It’s got decent individual songs. Some really good ones too. Edge of Glory is a good song, so is BTW. The rest of them I think I’d like if they were remixed by someone and played in a club. But that was the vibe I got from most of these tracks. They were lacking the energy of older Gaga songs to me. She was still singing, still dancing, but it didn’t gel with me. I couldn’t dig it. It felt like they took a bunch of beats you’d hear at a DJ party and then added some vocal tracks on top of it. I’d use words like lackluster, unenthusiastic, meh. Not bad per se. Just not ‘wow’. I wasn’t excited like I was the first time I listened to The Fame.

One song off that album saved it for me though. One song that sounded basically nothing like any of the other songs on the album.

You and I is the second to last song on the album, and it has what every other song seems to be missing. It’s got soul, heart, passion, it sounds like it gives a damn and has more to it than pounding bass. I heard this song, then listened to it again. And again. And once more for good measure.

I love this song.

Maybe it’s because I’m a sucker for a good piano melody. Perhaps it’s that the lyrics speak to me. Whatever it is, this song is hands down the best on the album for me, no fight, and it’s saved my love of Lady Gaga. Because it’s real. It’s not just dance mixes and high heels. It’s a song about love and friendship and holding on to the things that matter. It’s got balls, big ones, and it gives a shit. It’s not tired or boring. It’s easy to tell (kind of like you can on Born this Way) that this song is coming from Lady Gaga’s heart, not produced or prodded into something catchy and drab.

Don’t get me wrong, I haven’t listened to the rest of the album much. I do plan on giving it another chance, and I’m sure some of the other songs will work for me in time.

But I love You and I because it reminds me that even though Ms. Gaga and I live worlds apart, we’re not so different. After all, we’ve both got our cool Nebraska guys.

I don’t have oodles of pride for my adopted home state, but it speaks to me, since even if it isn’t my home state, it’s the home state of the man I’m bonkers about. And if Ms. Gaga can admit the same thing on a multi-million dollar record, she’s gotta be all right.

So that’s my two cents: it’s not my favourite album, but for 99 cents on Amazon MP3, go for it. It has its moments.

This Song Has Been Stuck in My Head Since I Heard It

10 Apr

Lyrics:

There was that whole weird thing with the horses
I think they know exactly what happened
I don't think it needs any explaining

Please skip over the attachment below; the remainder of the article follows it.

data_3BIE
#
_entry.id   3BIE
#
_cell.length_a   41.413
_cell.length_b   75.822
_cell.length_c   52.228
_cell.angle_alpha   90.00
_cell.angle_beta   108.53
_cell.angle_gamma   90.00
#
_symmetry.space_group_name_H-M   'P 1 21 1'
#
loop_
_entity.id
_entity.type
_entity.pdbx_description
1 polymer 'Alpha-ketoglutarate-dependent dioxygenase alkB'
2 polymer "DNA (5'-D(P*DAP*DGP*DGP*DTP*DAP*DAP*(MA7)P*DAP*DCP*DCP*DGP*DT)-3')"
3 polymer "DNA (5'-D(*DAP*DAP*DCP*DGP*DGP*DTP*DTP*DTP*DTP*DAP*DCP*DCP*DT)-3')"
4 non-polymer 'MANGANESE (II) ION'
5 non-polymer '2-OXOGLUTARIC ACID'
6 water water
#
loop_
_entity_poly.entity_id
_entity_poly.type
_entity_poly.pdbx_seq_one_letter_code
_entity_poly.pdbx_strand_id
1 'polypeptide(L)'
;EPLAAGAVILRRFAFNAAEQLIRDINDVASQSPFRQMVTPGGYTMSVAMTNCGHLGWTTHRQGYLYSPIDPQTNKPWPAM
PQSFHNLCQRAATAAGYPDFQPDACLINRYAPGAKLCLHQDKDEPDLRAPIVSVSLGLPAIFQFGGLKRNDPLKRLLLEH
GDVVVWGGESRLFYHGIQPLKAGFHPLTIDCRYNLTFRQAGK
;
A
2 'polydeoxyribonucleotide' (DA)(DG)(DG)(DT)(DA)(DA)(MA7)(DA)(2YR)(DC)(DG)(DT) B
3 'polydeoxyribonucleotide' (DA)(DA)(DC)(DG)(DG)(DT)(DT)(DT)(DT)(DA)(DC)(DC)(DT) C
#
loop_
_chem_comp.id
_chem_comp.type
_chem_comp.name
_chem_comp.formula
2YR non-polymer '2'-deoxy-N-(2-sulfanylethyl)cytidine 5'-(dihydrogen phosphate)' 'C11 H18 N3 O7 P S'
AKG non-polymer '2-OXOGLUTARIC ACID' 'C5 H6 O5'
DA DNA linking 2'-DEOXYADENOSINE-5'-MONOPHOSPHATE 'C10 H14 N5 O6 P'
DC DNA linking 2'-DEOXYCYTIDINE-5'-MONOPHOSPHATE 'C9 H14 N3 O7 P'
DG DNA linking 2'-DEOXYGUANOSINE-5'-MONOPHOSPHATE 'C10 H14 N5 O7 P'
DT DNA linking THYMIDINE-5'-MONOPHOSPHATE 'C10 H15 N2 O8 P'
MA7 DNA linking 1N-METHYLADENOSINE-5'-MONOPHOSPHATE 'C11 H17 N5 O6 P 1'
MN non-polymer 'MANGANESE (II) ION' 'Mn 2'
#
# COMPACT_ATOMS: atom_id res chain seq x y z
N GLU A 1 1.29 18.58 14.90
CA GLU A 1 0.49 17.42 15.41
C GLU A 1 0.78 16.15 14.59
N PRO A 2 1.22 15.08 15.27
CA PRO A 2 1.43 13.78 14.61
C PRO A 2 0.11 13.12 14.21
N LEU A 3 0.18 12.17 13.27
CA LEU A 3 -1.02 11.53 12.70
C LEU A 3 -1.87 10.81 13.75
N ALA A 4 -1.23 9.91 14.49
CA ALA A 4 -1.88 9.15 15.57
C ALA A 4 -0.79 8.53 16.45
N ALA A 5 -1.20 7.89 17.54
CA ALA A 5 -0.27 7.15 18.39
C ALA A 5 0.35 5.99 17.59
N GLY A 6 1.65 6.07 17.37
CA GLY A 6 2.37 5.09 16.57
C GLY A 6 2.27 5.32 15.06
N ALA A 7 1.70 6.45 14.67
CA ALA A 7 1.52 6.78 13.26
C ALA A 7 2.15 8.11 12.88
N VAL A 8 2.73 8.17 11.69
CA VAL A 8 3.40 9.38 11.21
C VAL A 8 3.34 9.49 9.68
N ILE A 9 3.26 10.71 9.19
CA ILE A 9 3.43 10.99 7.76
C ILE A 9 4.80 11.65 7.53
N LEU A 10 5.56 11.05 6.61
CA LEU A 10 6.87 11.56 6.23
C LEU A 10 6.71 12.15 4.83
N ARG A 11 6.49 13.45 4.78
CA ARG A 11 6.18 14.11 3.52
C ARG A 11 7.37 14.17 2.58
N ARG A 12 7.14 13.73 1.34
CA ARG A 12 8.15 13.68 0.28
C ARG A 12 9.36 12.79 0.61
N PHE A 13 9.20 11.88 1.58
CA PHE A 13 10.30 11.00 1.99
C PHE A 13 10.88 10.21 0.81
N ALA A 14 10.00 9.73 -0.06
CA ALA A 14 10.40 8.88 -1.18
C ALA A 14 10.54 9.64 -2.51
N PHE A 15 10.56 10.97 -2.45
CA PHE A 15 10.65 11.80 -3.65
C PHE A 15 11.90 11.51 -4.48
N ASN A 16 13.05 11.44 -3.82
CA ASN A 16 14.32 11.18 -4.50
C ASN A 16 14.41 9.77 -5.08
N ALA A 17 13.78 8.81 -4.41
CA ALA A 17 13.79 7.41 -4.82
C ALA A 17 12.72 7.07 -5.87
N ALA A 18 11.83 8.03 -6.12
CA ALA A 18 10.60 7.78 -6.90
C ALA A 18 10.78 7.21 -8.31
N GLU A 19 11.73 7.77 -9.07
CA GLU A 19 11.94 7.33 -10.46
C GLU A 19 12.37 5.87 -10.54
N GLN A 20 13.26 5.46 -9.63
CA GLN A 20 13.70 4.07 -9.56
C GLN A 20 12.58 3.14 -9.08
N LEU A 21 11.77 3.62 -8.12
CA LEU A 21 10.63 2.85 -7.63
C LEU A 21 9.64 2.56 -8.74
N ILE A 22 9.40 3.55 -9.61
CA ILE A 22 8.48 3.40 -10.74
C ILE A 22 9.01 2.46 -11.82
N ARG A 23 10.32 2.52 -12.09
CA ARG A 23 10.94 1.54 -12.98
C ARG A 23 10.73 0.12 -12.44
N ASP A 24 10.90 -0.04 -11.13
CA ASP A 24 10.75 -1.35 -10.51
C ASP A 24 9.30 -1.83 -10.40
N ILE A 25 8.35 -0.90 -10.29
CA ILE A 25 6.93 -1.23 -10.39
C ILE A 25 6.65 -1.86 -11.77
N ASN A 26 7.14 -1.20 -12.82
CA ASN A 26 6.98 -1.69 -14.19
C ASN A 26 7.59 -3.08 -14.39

I'm pretty sure I wasn't your first choice
I think I was the last one remaining
I wish we hadn't gone and destroyed it
Cause I was thinking we could pull another weekender
You've still got a bit of clairvoyance

I remember the metal bar
I remember the reservoir
You could say our paths had crossed before

So if it has to be a secret
Then I guess that I can deal with it
you and i both know it's a negative thing
In the end only the girls know the whole truth

There were a couple pretty crass propositions
There were some bugs in the bars
There was a kid camped out by the coat check
She said the theme of this party's the industrial age
And you came in dressed like a train wreck

I remember the O.T.B
The five-second delivery
You could say our paths have crossed before

So if it has to be a secret
Then I guess that i can deal with it
God only knows it's not always a positive thing
To see a few seconds into the future

And if you swear to keep it decent
Then yeah I'll come and see you
but it's not gonna be like in romantic comedies
In the end I bet no one learns a lesson

guitar solo

So if it has to be a secret
Then I guess that I can deal with it
you and i both know it's a negative thing
In the end only the girls know the whole truth

And if you swear to keep it decent
Then yeah I'll come and see you
but it's not gonna be like in romantic comedies
In the end I bet no one learns a lesson

In the end only the girls know the whole truth
In the end I bet no one learns a lesson

 

Videogames, the Liberal Agenda, Sexuality

24 Mar

So I wrote a new blog post.

Rather than attempt to transfer it all over here, I posted it up at my Gaming blog. Follow the link below to read it!

Videogames, the Liberal Agenda, Sexuality

Dear Benjamin Franklin,

14 Mar

Daylight Savings Time was a shit-fuck balls-ass HORRIBLE idea. THis morning I woke up and felt like I was being freshly dragged out of a grave thanks to it feeling like 7 o’clock in the morning instead of 8 o’clock.

I want my hour back.

*Shakes tiny fist*

In other news, I’ve started a side project called Not Your Gamer Girlfriend, a website about girls and videogame culture. You can find it here. I promise Uncomfort Zone will continue to update as closely as possible to daily as my exhaustion and madness will allow.

Mini-Manifesto: On Belief

9 Mar

Author’s Note: I spend that majority of my formative years being raised Catholic, something I’ve come to for the most part reject in my recent years. I’ve been pondering my spiritual beliefs, or lack thereof, as of late, so here’s some stream-of-consciousness in an attempt to explain what I have that can be loosely classified as  a ‘belief system’:

I believe in a lot of things.

I believe that human beings are neither inherently good nor evil at the start of things. The world is what shapes them one way or the other (or neither).